In order to really give focus to photography I quit the national air rifle team too, I saw that as the end of a chapter in my life. It was really quite a bit change.

Jan 2008
Wacom picked me up as a featured artist for their Cintiq range in Asia. The featured image was Luna:

Luna. by zemotion

I started experimenting with studio photography.

Before the Storm by zemotion of the Night: A Dream of You by zemotion

March 2008
X Japan Reunion!

For how much X Japan meant to me I couldn't miss out on this concert.

I met so many amazing people and made so many friends that trip to Japan that Tokyo remains one of the cities I actually have most friends gatherings in until today.

:iconyazukiwolf: answered my call for assistants on dA and was a super wonderful help as translator/assistant over the next half a dozen or so trips I was there.

This was quite a life-changing trip as it gave me time to reflect on what I wanted to do with photography and gave me a sense of purpose.

I did SO much work there. And I can't believe Arissa and I managed to catch the cherry blossoms in full bloom for our shoot. It was so incredible.

Sakuran. II by zemotion shirotsuki. by zemotion Selia by zemotion

Mid-late 2008
With the feeling of change and all the support I was shown on dA I decided to do an exhibition and a book.

Something Beautiful Hardcover by zemotion

I still have a hard time believing I was only 20 when I did that. And really, it probably would not have happened if not for the support I was receiving from everyone here.   

Noah and I were both chosen as featured artists for the Intuos 4.

Intuos4_Beauty by wacom Intuos4_Fantasy by wacom

After my exhibition and book I started throwing myself into commercial/editorial work and thus reduced the amount of time I had for personal pieces, something which I regretted later. But looking back now, it was the year for so many 'first times', so I can't really exactly argue.  

The few personal shoots I managed to do, I was extremely proud of them.

English Rose by zemotion Yuta. by zemotion Celosia. by zemotion Lilith. by zemotion

Mid 2009

deviantART World Tour
Holy shit, I can't believe I went to THREE of them.

I went to Paris with photographer friend Quentin Shih to assist him on a gallery project for Dior, and since I was there I thought, hey I'll go to London too. I wonder if anyone else went to more stops than I did besides :iconspyed: and :iconheidi:?

devMEET Singapore by rh89 World Tour Paris by spyed hq meet - london by cei-
From left: Singapore, Paris, London

I came back to Singapore to confirmed jobs with Mercedes Benz Taiwan, Harper's Bazaar Singapore, Pond's Indonesia, and Gothic & Lolita Bible in Japan.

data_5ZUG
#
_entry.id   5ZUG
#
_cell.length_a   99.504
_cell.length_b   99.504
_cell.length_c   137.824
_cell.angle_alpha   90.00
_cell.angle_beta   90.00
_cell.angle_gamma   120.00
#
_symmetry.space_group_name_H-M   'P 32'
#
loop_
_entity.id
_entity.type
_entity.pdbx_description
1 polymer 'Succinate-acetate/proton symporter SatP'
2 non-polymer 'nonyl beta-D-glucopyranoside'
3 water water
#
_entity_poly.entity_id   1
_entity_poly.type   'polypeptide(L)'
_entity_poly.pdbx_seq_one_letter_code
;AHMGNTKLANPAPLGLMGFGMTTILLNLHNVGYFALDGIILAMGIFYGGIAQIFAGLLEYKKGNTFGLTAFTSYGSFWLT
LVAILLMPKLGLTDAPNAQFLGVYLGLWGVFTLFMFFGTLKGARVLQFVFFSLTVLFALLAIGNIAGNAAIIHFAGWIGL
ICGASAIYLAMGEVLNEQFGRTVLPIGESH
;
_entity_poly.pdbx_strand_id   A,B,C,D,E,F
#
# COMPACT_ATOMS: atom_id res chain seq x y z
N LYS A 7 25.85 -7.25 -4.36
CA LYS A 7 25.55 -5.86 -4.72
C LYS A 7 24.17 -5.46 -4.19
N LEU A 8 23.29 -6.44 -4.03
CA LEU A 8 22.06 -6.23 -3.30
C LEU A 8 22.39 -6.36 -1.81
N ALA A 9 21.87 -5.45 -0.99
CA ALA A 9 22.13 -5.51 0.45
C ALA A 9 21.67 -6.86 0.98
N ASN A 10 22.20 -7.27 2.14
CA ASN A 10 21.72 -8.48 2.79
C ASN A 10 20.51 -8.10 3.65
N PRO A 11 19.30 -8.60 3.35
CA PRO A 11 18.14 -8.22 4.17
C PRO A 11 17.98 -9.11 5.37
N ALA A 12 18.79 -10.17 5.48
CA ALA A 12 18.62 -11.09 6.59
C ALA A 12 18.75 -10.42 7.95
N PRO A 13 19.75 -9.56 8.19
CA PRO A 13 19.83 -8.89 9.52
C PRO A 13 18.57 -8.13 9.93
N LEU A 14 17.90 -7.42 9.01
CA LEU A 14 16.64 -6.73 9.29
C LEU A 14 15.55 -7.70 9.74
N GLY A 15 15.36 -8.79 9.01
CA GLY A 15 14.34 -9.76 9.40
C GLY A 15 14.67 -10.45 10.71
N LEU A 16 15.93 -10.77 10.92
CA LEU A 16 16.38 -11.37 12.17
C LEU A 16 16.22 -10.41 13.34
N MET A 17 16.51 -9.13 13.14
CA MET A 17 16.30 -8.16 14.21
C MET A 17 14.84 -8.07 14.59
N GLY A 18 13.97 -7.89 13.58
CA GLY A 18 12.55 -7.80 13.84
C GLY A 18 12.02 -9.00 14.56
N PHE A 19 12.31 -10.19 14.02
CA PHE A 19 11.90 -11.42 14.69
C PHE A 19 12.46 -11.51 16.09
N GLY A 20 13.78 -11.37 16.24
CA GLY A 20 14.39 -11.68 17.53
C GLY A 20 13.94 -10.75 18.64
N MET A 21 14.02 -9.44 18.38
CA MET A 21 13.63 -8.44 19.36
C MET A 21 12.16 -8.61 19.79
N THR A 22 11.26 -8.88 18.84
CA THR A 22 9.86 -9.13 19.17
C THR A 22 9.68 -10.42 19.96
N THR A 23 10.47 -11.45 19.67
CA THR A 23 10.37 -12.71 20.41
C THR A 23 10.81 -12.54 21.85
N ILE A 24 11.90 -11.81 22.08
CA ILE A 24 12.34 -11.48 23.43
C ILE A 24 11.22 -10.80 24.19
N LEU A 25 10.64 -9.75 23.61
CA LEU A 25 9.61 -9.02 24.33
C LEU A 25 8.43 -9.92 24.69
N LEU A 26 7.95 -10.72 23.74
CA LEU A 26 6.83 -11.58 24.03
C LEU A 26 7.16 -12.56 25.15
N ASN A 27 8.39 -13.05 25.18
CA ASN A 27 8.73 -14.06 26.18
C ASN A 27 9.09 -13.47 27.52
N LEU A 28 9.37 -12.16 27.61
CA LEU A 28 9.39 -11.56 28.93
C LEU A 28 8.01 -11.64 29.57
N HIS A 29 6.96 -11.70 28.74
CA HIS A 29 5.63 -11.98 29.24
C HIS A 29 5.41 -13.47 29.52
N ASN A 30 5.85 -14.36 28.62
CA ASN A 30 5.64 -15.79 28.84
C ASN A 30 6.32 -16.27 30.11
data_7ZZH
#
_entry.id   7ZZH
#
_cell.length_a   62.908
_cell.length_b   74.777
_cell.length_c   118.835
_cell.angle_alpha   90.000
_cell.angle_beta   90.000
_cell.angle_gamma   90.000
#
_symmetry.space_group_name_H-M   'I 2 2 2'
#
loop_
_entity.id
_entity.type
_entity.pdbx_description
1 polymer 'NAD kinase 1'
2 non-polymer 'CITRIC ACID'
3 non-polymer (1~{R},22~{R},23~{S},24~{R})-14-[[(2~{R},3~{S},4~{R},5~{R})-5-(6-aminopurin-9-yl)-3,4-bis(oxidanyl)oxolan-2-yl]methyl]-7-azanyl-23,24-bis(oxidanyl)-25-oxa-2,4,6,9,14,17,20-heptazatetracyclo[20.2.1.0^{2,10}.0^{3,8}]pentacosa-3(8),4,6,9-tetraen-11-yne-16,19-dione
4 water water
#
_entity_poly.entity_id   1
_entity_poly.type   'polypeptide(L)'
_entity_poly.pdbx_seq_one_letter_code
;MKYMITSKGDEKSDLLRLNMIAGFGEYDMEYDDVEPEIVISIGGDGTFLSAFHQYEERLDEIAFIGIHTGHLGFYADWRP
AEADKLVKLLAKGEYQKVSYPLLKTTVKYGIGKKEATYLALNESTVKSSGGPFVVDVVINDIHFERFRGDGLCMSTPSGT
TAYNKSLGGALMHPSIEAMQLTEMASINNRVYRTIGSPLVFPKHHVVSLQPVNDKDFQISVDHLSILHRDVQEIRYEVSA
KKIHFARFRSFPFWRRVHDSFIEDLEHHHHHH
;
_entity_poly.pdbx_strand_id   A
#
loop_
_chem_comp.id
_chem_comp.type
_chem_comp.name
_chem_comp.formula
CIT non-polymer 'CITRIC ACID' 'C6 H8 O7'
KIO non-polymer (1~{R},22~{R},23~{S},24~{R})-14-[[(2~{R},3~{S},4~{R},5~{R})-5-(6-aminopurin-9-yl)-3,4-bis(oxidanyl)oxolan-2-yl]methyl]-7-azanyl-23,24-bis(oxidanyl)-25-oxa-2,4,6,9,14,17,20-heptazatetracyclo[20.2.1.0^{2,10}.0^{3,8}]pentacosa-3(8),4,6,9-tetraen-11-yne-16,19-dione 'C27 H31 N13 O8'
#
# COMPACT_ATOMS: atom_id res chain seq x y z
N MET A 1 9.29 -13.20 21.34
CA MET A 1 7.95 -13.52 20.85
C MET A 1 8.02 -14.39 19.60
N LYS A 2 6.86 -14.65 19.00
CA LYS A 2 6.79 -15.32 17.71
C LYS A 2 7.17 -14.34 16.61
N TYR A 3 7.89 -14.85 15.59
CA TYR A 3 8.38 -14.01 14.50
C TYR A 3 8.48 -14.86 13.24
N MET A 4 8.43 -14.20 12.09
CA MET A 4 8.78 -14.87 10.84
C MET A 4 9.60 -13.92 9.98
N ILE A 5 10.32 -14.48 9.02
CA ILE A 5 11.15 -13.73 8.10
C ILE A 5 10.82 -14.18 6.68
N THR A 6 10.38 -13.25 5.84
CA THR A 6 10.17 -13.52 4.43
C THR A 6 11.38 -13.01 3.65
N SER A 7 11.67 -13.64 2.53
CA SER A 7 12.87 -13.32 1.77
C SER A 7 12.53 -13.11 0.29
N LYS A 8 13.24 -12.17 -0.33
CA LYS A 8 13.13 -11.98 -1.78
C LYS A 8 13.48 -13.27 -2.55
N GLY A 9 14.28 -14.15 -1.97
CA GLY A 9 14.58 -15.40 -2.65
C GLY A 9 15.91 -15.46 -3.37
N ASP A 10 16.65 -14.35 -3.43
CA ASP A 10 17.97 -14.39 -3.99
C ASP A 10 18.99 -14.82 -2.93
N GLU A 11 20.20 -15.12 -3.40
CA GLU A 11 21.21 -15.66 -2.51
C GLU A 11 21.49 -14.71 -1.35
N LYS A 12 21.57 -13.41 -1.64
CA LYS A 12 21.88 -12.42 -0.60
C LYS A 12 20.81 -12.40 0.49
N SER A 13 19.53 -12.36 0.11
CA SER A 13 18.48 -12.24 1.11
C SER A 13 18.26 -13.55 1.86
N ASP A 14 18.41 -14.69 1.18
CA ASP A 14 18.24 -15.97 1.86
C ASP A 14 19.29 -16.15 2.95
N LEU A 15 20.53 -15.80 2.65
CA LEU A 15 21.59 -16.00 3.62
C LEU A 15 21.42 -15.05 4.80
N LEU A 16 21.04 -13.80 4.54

Shooting for Gothic & Lolita Bible was such a dream come true, having collected the magazine from since... volume 3 or 5 or something.

The Banquet. by zemotion Fallen in Tandem by zemotion

Late 2009
The awesome thing about travelling so much is meeting deviants from around the world. Got to photograph dA superstars :iconblackmagealodia: and :iconlarafairie:~!

Alodia by zemotion Lara. by zemotion

Dec 2009
I met and photographed Sugizo. For a PERSONAL shoot. Like. Holy shit.

Sugizo II by zemotion Sugizo. by zemotion Sugizo.. by zemotion

And turns out Sugizo liked my photo enough that he requested to use it for his book the next year.

SUGIZO - Cover by zemotion

I wrote a little summary blog post for 2009, if you'd like you can read it here:…

More exhibitions! I had 2 solo ones that year.

I held a show at Japan Creative Center in Singapore, I showed a collective of images from my earlier days, the central theme was visions inspired by Japan.

Exhibition: Angel Dreams by Zhang Jingna
Some of you probably already know about this from my Facebook page, but just for those who missed out, I'm preparing for a new exhibition due to start this month on the 29th till 18th June.
This is my second solo gallery show, man, I'd forgotten how much a pain it is to do one till I got down to doing it. T_T But this is something I had really been wanting to do for this year, so here it is.
The collection will feature some Japanese-themed pieces, photos from my collaboration with Sugizo, some other previously unpublished works, a selection of my iconic pieces over the years, as well as a room with outtakes, behind-the-scenes photos, work-in-progress materials, and personal items like artbooks and photobooks that have influenced and inspired me over the years.
The venue is a really beautiful space and I'm very excited to begin with the installation, except we've yet to start on the printing because

Feel free to check out some photos from the event here:…

Also had a street exhibition along Orchard Road in Singapore during the Audi Fashion Festival. It was quite a big set up as fashion works had never been showcased in that manner before.

Aug 2010
deviantART 10th Year Anniversary Birthday Bash!

I went with :icontobiee: and met :iconspyed:, :iconheidi:, :iconzilla774:, :iconfictograph:, :iconlychi:, :iconyuumei: and the guys from IFS!

It was superbly awesome and you can check out photos on my journal post:

dA Birthday Bash! With Kissing Llamas!! XDLong post ahead~!!
:icontobiee: and I were invited to the deviantART birthday bash at House of Blues in Los Angeles last weekend.
Met :iconspyed:, :iconheidi:, :iconzilla774:, :iconfongmingyun:, :iconlychi:, :iconpelicanh: and the guys from IFS!
But we spent most of the time hanging out with :iconyuumei: and her best friend Leah. :D
There were kissing llamas!
We had early admittance so I went scouting around the place when it was still near-empty. :D I super love all their ceiling details especially the last one. It was used as the staff room so I guess most people didn't get the chance to see, the patchwork is really beautiful~